Come May 1, Social Security and Railroad Retirement checks for new recipients no longer will be mailed.
The Social Security Administration and the Railroad Retirement Board are going paperless — sending payment electronically (direct deposit) to those receiving retirement, disability and survivor benefits.
Those already receiving Social Security and Railroad Retirement benefits will have until March 1, 2013 to establish direct deposit at a financial institution, or arrange for the benefits to be credited to a debit card. An exception will be made for those at least 90 years old and those living in remote areas.
The agencies say that eight of 10 benefits recipients already receive them electronically.
Electronic payment eliminates the problem of lost or stolen checks, and makes it easier and more prompt for those away from home to ensure payments are available for use.
Beneficiaries who do not have bank or credit union accounts may obtain a Direct Express debit MasterCard.
For more information and assistance, go to www.GoDirect.org, or call, toll free, (800) 333-1795.
The 2 percentage point reduction in payroll taxes for railroad workers covered by Railroad Retirement, and bus and aviation workers covered by Social Security, will NOT have a negative impact on either the Railroad Retirement or Social Security trust funds, as has been wrongly alleged by some.
Beginning Jan. 1, all workers will see an increase in their paychecks as a result of Railroad Retirement and Social Security payroll taxes being cut from 6.2 percent to 4.2 percent. The purpose of the tax cut is to stimulate the economy through consumer spending that will snowball into increased demand for products and new hiring by employers.
For workers earning $50,000 annually, the additional take-home pay from the reduced payroll taxes will be some $1,000 in 2011. For those earning the maximum Social Security and Tier I Railroad Retirement taxable income, the additional take-home pay will top $2,000 in 2011.
The payroll tax deduction will NOT have a negative impact on the Railroad Retirement or Social Security trust funds because the legislation provides that the shortfall in the trust funds — as a result of the payroll tax cut — will be made up by a contribution to those funds from the U.S. Treasury’s General Fund.
The legislation is absolutely clear on this point. In Section 601(e) of the Tax Relief, Unemployment Insurance Reauthorization and Job Creation Act of 2010, it is stated:
“There are hereby appropriated to [the Social Security Trust Fund] amounts equal to the reduction in revenues to the Treasury by reason of the application of [the payroll tax cut].”
This was confirmed by the Railroad Retirement Board, which advises that the payroll tax-cut legislation “provides for the transfer of money from the general fund to the Social Security Equivalent Benefit Account, one of the trust funds from which the Railroad Retirement Board (RRB) pays benefits, in an amount equal to the revenue lost due to the reduced payroll tax rate.”
Separately, the Social Security systems chief actuary, in a Dec. 10 letter to Treasury Secretary Timothy Geithner, said, “The law specifies that Social Security will receive every dollar it would have gotten even without the payroll tax cut.”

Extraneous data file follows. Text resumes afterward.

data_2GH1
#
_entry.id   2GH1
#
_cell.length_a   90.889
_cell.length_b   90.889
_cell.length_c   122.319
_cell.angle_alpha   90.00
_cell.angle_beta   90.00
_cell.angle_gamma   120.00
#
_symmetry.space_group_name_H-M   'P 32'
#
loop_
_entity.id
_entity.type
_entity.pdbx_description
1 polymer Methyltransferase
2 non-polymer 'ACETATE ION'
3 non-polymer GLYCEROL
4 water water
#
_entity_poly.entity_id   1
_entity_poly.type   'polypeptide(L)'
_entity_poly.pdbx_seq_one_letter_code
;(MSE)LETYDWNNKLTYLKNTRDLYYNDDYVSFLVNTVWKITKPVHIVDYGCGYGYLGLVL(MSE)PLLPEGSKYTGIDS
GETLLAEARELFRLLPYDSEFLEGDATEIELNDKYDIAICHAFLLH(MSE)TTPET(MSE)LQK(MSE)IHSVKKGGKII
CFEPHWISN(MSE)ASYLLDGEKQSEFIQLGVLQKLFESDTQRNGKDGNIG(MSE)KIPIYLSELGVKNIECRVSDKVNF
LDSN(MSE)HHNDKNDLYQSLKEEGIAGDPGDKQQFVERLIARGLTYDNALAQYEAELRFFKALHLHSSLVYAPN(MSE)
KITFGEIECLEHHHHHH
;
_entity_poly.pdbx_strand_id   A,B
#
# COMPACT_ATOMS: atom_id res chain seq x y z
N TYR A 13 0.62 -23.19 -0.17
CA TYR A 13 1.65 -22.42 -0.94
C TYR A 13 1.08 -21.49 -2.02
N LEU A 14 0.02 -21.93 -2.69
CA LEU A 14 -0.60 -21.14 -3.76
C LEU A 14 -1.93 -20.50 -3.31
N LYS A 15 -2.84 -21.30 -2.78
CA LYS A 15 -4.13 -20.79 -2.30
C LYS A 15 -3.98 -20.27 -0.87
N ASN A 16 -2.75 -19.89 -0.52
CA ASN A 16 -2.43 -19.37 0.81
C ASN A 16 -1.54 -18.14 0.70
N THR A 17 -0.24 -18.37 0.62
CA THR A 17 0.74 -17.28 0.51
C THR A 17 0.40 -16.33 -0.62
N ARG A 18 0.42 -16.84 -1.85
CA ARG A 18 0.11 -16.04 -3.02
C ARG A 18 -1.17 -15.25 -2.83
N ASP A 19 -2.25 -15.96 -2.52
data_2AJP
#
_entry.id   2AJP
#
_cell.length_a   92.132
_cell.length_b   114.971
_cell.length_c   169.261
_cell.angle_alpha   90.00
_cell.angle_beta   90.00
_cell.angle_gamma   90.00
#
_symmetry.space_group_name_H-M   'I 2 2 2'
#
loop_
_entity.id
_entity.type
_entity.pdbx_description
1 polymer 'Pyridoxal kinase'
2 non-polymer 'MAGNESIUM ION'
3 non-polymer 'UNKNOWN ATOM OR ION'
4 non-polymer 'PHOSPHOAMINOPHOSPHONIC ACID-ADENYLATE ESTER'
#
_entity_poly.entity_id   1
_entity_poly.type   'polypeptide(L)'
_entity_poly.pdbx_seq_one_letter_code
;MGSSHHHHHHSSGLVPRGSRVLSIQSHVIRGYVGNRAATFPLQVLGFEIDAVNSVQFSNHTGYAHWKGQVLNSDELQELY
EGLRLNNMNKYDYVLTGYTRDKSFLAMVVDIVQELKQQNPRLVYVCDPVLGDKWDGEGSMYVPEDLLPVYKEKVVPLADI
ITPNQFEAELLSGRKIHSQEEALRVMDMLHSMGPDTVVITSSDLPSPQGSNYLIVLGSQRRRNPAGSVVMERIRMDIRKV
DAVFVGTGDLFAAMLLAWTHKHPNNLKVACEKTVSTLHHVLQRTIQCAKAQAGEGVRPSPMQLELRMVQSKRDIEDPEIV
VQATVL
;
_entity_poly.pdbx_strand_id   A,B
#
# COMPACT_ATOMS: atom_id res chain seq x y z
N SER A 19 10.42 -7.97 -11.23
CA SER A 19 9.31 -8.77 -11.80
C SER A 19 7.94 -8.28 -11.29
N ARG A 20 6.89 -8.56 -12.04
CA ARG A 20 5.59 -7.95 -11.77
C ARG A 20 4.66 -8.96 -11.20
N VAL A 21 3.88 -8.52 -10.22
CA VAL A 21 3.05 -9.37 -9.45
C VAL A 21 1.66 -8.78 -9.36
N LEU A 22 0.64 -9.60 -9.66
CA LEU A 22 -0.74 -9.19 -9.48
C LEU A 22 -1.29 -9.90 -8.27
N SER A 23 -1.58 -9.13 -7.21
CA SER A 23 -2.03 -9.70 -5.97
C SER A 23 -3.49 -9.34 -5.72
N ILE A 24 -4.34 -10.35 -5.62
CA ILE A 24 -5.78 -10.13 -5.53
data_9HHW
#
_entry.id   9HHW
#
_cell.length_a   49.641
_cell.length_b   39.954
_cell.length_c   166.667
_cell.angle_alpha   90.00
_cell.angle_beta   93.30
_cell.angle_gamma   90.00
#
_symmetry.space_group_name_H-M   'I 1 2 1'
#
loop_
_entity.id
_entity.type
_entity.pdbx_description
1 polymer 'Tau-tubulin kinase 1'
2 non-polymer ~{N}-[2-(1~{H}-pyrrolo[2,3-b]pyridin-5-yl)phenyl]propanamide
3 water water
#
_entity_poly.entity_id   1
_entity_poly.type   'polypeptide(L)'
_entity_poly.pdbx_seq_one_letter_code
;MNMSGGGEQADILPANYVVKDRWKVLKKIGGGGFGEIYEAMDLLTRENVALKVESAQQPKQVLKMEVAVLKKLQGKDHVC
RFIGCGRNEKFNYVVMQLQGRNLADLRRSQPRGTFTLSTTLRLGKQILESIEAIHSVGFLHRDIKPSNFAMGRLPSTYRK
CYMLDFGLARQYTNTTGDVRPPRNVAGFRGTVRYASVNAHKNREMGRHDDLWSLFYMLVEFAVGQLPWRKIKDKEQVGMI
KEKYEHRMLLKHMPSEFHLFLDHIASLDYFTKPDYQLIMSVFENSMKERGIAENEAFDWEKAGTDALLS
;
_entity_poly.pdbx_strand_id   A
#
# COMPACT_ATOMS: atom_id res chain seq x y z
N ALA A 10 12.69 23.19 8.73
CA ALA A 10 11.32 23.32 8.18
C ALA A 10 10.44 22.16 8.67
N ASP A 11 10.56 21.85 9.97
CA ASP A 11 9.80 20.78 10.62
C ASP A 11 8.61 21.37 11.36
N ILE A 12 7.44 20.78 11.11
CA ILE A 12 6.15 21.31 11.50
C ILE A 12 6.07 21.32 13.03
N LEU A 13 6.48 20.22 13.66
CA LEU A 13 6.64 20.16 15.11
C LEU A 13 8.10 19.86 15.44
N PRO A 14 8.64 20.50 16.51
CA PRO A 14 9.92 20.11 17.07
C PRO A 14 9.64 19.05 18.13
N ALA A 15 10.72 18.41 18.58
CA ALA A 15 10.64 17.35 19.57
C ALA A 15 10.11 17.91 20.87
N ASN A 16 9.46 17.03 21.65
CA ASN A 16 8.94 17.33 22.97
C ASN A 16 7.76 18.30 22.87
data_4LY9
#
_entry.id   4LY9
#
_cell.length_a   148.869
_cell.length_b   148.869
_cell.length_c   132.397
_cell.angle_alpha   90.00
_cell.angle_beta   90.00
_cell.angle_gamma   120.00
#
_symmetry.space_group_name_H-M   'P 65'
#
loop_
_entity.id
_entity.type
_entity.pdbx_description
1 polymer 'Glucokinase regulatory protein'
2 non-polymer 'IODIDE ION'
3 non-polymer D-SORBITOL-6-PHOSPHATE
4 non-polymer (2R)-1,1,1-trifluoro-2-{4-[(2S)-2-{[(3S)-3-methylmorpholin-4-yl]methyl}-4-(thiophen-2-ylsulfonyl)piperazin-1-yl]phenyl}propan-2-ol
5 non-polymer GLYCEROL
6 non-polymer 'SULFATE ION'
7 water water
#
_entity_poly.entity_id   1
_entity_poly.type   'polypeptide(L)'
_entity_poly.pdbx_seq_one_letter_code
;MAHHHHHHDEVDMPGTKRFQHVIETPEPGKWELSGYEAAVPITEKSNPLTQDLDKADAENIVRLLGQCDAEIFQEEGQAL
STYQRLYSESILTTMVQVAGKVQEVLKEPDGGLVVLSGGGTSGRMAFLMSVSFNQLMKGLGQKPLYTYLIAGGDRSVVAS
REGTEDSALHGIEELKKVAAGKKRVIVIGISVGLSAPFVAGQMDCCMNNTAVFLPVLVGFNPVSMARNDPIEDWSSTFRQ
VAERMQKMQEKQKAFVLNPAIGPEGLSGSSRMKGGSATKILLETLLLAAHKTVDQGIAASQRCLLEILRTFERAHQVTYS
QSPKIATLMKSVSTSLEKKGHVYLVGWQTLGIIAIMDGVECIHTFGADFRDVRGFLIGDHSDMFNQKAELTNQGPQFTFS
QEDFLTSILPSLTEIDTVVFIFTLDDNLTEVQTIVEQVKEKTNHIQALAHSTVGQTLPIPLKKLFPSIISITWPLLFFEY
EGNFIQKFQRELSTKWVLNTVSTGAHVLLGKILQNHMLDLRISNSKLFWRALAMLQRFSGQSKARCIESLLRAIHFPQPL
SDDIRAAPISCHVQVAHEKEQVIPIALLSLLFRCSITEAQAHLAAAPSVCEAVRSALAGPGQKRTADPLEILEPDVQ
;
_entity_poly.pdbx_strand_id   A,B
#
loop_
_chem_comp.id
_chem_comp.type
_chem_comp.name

And AARP Executive Vice President John Rother said in a press release that the payroll tax cut “has no financial impact on Social Security because the trust fund is made whole.”
Said President Obama in signing the legislation: “Social Security is a sacred compact that in return for a lifetime of hard work, America’s seniors will have a chance to retire with dignity. We have an obligation to keep that promise and safeguard and strengthen Social Security for seniors, people with disabilities and all Americans, both now and in the future.”
How long will you live after you retire, and will you have enough money to live on comfortably?
Good question. That’s why – before you retire – you should think about post-retirement economic security, because few things could be worse than money running out during what are supposed to be carefree years.
A balanced retirement portfolio should resemble a three-legged stool.
The first leg is your Tier I Railroad Retirement, Social Security or CalPERS (the California retirement system for public employees), plus Tier II Railroad Retirement and/or an employer pension.
The second leg is the equity in your home, plus your personal savings, such as certificates of deposit and mutual funds.
The third leg of this financial stool are annuities, IRAs, 401(k) plans and whole life insurance.
These three financial legs are the assets to support you through retirement. The fewer legs, or the lower value of any legs, could mean a less secure financial situation during retirement.
Determining available assets before you retire is essential. You may, for example, choose to wait another year or two before retiring and build up assets in one or more legs of your financial stool.
Younger members are wise to consider these financial legs long before they retire.
The UTU Insurance Association can help build the third leg of your financial stool prior to, and even during, retirement.
UTUIA whole life policies provide a death benefit while accumulating cash value. The death benefit protects your surviving family if you die; and the cash value becomes a source of tax-deferred savings available during your retirement years.
UTUIA annuities and individual retirement accounts (IRAs) earn guaranteed interest that is tax deferred until you draw down the balance. You may invest in UTUIA annuities up to age 85.
Existing IRAs and/or employer 401(k) plans may be rolled over into a UTUIA IRA.
To learn how the UTUIA can help make your retirement more secure, talk with a UTUIA field supervisor, call the UTUIA toll-free line at (800) 558-8842, or click here.